Wine Consumption Linked to Lower Risk of Strokes in Women, Finds CDC Study

Jan 9, 2001

The Centers for Disease Control and Prevention, in Atlanta, is putting wine under the microscope to try to identify the possible health benefits of moderate alcohol consumption. The latest study in this venture found that young women whose alcohol consumption consists primarily of wine are at a lower risk of having the most common type of stroke than nondrinkers or those whose alcohol consumption primarily consists of beer and spirits.

"We're interested in identifying risk factors in strokes or, in this case, a protective factor. [Alcohol consumption] is a new area for the CDC, and it's something we plan on doing more studies on in the future," said Dr. Ann Malarcher, an epidemiologist at the center and the author of the study. "Young women, in terms of stroke risk, are understudied. One hundred thousand women under the age of 45 have had a stoke, and that's a substantial number."

The study, published in the January edition of Stroke, a journal of the American Heart Association, focused on 616 women between the ages of 15 and 44 from the BaltimoreWashington, D.C. area. Of the women, 392 had never had an ischemic stroke (which is caused by a blood clot that prevents oxygen from reaching the brain), while the other 224 had had one within the previous year.

The researchers then examined the women's lifestyles to try to determine if alcohol consumption played a role in reducing the risk of stroke. The women were interviewed to determine their race and their lifetime patterns of drinking and smoking. The researchers also obtained each woman's cholesterol level, height and weight to determine their level of stroke risk.

The women were divided into three categories: those who were never drinkers, those who were formerly drinkers (and stopped drinking more than one year before the study), and current drinkers. The current drinkers were further divided into subgroups according to how much they drank on average: less than 12 grams of alcohol a day, 12 to 24 grams a day, or more than 24 grams a day. They were also asked how much and how often they drank either wine, beer or liquor so that the researchers could determine any effects that the type of alcoholic beverage consumed may have on strokes.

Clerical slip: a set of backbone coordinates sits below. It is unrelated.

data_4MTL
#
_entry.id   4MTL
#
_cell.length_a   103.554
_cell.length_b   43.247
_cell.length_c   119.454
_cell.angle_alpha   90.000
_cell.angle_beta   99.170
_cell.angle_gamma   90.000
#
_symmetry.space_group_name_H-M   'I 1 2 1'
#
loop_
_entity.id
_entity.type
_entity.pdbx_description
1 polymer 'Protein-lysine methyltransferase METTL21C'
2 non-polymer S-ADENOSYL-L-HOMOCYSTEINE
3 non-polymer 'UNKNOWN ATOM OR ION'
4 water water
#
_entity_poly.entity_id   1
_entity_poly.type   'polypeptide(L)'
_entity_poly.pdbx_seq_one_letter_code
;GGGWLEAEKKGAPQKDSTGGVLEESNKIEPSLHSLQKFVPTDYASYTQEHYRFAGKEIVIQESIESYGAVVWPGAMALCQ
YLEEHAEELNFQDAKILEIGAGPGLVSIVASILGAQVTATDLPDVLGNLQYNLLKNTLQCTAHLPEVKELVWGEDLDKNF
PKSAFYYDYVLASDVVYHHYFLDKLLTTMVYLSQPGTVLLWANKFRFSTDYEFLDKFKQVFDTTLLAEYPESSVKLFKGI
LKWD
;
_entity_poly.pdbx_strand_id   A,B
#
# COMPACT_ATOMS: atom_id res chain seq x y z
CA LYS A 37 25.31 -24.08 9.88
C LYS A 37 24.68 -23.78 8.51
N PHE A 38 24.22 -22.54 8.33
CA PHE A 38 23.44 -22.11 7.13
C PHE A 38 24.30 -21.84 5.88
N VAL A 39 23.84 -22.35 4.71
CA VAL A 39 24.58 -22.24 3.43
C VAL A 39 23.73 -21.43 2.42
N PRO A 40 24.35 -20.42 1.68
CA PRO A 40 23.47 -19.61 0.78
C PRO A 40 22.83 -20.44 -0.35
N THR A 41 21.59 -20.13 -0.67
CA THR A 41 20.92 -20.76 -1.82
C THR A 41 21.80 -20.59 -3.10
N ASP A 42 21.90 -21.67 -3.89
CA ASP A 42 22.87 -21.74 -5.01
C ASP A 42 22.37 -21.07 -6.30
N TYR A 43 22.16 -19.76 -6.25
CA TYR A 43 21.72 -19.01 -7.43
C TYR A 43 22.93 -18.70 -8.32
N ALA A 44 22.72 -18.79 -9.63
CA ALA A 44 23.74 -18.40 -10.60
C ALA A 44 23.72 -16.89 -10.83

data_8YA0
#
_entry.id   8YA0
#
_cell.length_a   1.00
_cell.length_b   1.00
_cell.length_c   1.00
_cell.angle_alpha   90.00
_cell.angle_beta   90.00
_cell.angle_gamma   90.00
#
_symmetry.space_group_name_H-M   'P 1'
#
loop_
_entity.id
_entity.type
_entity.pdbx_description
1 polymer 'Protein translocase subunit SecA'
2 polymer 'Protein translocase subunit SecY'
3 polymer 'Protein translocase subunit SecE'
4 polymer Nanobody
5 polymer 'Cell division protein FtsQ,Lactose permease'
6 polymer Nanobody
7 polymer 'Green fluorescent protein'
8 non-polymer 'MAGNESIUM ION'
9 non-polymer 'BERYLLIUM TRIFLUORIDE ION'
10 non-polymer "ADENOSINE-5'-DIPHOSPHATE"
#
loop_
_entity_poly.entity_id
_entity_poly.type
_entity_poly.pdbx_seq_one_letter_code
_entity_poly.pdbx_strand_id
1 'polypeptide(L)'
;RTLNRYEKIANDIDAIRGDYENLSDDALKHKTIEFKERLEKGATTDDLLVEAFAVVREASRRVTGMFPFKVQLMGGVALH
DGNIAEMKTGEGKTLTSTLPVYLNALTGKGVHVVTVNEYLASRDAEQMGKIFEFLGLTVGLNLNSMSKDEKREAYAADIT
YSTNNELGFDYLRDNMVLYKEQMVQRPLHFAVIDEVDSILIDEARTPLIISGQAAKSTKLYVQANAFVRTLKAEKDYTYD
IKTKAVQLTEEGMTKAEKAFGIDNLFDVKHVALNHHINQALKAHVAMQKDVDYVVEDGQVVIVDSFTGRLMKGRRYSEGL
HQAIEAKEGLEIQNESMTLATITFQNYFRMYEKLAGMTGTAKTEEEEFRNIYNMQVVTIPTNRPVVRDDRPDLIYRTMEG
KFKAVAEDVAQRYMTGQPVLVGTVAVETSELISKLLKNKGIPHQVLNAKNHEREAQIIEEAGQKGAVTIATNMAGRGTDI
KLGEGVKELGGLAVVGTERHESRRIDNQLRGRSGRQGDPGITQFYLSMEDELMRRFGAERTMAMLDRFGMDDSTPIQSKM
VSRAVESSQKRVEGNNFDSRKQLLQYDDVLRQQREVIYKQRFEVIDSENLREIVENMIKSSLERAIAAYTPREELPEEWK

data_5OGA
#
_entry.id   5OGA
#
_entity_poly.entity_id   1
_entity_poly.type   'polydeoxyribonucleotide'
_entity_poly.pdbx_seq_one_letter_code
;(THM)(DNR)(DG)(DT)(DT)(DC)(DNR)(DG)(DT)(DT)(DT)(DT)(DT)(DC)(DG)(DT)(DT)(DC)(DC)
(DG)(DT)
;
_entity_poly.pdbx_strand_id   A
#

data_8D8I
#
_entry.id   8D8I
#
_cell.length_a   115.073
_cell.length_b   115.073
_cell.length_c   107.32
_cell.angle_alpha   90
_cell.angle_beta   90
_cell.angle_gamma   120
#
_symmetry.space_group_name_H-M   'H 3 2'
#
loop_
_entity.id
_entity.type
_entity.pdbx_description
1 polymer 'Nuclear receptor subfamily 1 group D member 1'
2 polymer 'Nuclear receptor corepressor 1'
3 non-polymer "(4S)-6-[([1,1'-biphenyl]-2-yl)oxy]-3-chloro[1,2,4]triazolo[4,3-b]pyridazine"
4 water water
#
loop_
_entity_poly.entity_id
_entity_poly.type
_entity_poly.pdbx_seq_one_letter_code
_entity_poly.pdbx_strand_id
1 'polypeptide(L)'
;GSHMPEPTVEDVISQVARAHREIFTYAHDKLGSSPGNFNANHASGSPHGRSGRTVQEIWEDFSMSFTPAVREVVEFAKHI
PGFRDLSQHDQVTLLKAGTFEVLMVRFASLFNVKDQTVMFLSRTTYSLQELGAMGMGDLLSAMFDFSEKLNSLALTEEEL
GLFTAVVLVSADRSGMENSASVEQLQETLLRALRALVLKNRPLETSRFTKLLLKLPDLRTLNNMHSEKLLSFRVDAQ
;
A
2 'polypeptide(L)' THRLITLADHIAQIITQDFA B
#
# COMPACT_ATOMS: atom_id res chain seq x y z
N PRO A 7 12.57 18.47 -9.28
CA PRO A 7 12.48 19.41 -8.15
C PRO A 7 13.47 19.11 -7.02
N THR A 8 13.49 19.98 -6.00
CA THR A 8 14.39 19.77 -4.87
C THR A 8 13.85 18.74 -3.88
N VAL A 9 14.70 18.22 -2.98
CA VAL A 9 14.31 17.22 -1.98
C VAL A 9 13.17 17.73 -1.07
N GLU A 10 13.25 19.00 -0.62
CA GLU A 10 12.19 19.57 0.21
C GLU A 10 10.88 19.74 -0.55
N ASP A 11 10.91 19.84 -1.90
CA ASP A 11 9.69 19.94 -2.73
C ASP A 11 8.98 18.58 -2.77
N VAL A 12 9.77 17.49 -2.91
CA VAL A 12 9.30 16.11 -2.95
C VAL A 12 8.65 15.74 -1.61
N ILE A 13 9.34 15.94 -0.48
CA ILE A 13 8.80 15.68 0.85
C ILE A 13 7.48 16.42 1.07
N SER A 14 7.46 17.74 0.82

In the study, an average drink is defined as a serving containing 12 grams of alcohol. The researchers defined an average glass of wine as having about 9.6 grams of alcohol, a shot of liquor about 15 grams, and a bottle of beer about 12.8 grams.

"If you consumed up to two glasses (24 grams) a day, you had a 40 to 60 percent lower risk of stroke than never-drinkers," said Malarcher. "This effect was primarily among wine drinkers. Apart from the effects of total alcohol consumption, wine may have additional benefits for stroke due to the presence of antioxidant flavonoids [compounds found in many fruits and vegetables]."

Malarcher explained that most of the women who had never had a stroke or who were less likely to have a second stroke tended to be primarily wine drinkers. She noted that other lifestyle factors associated with wine drinking might have contributed to that lower risk of stroke.

Those who consumed primarily beer and liquor were also more likely to smoke and have higher cholesterol levels -- factors that contribute to stroke risk, she said.

Malarcher warned that the findings of the CDC study are still preliminary and that more research is needed. (The center is hiring another doctor to review the alcohol-related studies they intend to conduct, in order to validate the results.)

"Alcohol can lead to increased stroke risk through increased blood pressure, alcohol-induced cardiomyopathy [when an obstruction damages the heart], and spasm," Malarcher said. "Alcohol use should not be encouraged for those who do not already drink because of the devastating morbidity and mortality associated with heavy use."

# # #

Read more about the potential health benefits of wine:

  • July 25, 2000
    Harvard Study Examines the Role of Moderate Consumption in Women's Diets

  • June 30, 2000
    Scientists Uncover Why Resveratrol May Help Prevent Cancer

  • May 22, 2000
    Moderate Drinking May Lower Men's Risk of Diabetes, Study Finds

  • May 17, 2000
    European Study Links Wine Drinking to Lower Risk of Brain Deterioration in Elderly

  • May 12, 2000
    Wine May Increase Bone Mass in Elderly Women, Study Finds

  • Feb. 4, 2000
    Dietary Guidelines Committee Revises Recommendations on Alcohol

  • Dec. 17, 1999
    Moderate Drinking Can Cut Heart Attacks By 25 Percent

  • Nov. 25, 1999
    Study Finds Moderate Drinking Cuts Risk of Common Strokes

  • Nov. 10, 1999
    Study Points to Potential Benefits of Alcohol for Heart Patients

  • Jan. 19, 1999
    Light Drinkers Face No Added Risk of Breast Cancer

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